Direct industry effluent discharges into water sources (which may not be drinking water sources, but may feed into drinking water sources) will be the low-hanging fruit target for local environmental agencies at the state level. Companies must ensure that they have all permitting in order, and it is advisable that the permitting specifically encompasses PFAS. Failing to do so will cause issues down the line when local environmental regulatory bodies look to determine, even retroactively, who PFAS water polluters are or were, as those agencies seek to hold businesses responsible for the costs associated with cleaning up PFAS in drinking water.
Waste management companies and businesses that send their industrial waste to landfills are also well advised to do a full compliance check. While many companies do not use PFAS directly in their own manufacturing processes, do the parts or other raw materials used in the manufacturing process have PFAS contamination issues? Are landfills doing due diligence to determine if they are accepting PFAS waste? A company could unknowingly send PFAS-laden industrial waste products to landfills, and so these are questions that companies must get answers to. Over time, it is possible that the PFAS may leach out of the landfill and find their way into local water sources. Environmental regulatory agencies will look to these sites, the owners of the sites, and potentially companies sending waste to the sites as responsible parties for PFAS contamination in waterways.
Finally, even businesses having nothing to do with PFAS or manufacturing from which PFAS could be a contaminant need to follow news regarding PFAS regulations. For example, has the property on which your business sits ever had fires that have required a local fire department to extinguish flames using foam (historically, a PFAS containing product)? What did the owner of the site prior to you use the site for? Were there possible PFAS contamination issues stemming from that prior business? Did your due diligence reports and tests when purchasing the property take PFAS into consideration? If PFAS were a contaminant on the land on which your business now operates, local environmental agencies will pursue cleanup costs from any such business regardless of knowledge or intent, and regardless of whether the PFAS issues were the result of a prior company on the site. These investigations and remediations can be extremely expensive and disruptive to businesses.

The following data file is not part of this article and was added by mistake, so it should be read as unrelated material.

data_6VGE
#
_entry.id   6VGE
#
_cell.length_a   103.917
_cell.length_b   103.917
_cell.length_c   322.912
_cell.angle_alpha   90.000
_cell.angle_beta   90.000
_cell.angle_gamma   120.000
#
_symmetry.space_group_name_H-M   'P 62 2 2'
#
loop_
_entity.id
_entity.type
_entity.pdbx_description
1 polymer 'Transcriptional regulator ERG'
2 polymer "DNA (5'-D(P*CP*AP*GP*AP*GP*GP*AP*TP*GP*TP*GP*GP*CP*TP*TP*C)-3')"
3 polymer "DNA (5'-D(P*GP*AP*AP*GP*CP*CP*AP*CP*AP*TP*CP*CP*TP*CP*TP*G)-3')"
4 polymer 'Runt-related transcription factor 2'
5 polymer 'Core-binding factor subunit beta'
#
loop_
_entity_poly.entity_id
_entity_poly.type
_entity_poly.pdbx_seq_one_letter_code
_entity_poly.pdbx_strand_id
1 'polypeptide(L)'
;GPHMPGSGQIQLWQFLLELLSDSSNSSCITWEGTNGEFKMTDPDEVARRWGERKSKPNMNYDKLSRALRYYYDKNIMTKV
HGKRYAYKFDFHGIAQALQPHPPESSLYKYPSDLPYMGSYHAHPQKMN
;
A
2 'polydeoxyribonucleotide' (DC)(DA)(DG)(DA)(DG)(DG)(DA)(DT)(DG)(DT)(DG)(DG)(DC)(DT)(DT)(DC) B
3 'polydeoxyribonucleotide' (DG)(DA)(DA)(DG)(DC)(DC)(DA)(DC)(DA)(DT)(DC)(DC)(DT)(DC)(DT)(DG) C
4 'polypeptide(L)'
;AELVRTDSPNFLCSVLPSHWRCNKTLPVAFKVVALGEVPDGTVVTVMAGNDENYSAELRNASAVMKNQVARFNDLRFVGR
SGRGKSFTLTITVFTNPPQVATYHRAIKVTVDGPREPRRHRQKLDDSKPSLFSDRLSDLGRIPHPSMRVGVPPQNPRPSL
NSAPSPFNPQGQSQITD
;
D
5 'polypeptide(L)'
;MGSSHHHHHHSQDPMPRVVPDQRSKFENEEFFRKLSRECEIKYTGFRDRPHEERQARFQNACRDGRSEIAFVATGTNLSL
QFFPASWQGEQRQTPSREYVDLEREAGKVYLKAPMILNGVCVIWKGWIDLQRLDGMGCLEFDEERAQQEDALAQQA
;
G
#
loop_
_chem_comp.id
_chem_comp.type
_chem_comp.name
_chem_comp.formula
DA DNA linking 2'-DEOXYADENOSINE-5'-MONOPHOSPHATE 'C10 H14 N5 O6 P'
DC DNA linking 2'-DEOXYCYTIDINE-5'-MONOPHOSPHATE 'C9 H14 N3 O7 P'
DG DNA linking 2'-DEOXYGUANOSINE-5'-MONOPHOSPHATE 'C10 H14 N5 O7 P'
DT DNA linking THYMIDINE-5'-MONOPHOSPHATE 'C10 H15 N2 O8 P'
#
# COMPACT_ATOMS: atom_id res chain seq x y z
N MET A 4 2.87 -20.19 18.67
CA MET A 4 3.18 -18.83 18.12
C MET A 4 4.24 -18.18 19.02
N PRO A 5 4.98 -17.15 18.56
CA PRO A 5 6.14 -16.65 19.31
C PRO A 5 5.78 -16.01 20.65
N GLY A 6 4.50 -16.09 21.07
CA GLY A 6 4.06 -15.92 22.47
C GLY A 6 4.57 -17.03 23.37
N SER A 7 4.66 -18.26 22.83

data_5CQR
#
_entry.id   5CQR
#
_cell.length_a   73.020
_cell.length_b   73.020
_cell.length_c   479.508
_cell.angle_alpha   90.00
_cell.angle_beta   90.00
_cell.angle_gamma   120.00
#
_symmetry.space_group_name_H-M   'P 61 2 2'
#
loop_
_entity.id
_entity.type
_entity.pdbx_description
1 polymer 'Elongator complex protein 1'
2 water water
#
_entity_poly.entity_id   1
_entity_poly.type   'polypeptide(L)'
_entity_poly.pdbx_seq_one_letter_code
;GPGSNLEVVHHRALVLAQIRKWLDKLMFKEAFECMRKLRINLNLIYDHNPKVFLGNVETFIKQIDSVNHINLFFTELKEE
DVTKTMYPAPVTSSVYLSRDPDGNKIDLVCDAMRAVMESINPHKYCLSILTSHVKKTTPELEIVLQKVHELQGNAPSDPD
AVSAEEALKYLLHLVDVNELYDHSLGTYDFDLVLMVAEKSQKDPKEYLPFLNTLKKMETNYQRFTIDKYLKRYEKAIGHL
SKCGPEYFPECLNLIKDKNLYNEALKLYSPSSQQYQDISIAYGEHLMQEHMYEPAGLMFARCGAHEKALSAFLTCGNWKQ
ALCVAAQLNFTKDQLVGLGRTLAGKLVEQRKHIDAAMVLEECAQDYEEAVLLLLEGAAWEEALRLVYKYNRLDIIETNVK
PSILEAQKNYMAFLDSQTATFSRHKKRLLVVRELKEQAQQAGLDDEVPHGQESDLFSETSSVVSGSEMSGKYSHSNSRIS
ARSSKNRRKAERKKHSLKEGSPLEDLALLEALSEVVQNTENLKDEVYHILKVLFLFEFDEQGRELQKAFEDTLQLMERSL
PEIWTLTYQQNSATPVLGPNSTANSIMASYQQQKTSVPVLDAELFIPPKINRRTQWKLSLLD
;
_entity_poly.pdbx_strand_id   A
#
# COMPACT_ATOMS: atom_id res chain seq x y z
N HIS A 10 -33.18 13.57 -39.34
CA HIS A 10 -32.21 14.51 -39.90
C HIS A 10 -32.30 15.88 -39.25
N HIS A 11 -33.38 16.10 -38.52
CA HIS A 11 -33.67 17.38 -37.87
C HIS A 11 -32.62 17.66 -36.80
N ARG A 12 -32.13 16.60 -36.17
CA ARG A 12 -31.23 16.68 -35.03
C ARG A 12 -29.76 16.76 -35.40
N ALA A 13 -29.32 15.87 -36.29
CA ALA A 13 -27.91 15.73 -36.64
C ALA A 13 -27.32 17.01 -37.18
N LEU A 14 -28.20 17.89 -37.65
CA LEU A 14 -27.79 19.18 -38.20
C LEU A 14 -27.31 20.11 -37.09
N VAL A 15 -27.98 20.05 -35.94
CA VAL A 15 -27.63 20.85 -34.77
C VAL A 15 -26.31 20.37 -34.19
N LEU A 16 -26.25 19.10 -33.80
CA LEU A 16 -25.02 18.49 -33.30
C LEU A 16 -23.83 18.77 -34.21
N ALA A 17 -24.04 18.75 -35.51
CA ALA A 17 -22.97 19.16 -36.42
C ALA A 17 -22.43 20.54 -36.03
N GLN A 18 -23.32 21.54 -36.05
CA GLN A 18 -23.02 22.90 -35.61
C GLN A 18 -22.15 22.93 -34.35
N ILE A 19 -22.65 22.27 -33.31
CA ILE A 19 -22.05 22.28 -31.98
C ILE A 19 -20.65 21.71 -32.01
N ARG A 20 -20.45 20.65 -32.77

CMBG3 Law is following judicial, legislative, administrative, and scientific developments relating to PFAS. More information about the services we can provide, including risk assessments, to ensure your business is ready for any intersection with these substances can be found on our PFAS Litigation page. Our attorneys have been at the forefront of PFAS issues, including giving presentations as to the future waves of litigation stemming from PFAS issues. For more information, please contact the Chair our PFAS Team: John Gardella.